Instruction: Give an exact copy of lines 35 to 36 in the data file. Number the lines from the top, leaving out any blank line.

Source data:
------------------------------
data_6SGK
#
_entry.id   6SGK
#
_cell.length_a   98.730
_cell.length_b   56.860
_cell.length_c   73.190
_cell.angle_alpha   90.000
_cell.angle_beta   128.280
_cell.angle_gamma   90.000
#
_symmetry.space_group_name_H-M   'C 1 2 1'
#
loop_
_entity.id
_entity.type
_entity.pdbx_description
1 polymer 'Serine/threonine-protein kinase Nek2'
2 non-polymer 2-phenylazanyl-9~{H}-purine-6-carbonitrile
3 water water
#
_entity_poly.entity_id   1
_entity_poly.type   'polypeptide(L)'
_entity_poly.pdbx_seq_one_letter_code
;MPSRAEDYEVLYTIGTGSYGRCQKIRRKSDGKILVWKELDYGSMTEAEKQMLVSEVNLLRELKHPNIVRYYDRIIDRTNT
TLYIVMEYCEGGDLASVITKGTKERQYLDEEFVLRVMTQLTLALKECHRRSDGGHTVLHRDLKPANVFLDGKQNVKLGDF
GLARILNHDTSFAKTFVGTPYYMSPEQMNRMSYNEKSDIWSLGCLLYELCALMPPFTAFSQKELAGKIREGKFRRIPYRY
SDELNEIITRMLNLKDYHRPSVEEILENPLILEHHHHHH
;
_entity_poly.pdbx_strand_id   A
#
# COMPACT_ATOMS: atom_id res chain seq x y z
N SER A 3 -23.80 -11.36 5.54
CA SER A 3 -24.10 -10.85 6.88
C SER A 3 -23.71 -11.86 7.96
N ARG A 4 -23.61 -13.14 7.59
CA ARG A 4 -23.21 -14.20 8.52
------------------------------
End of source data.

C SER A 3 -23.71 -11.86 7.96
N ARG A 4 -23.61 -13.14 7.59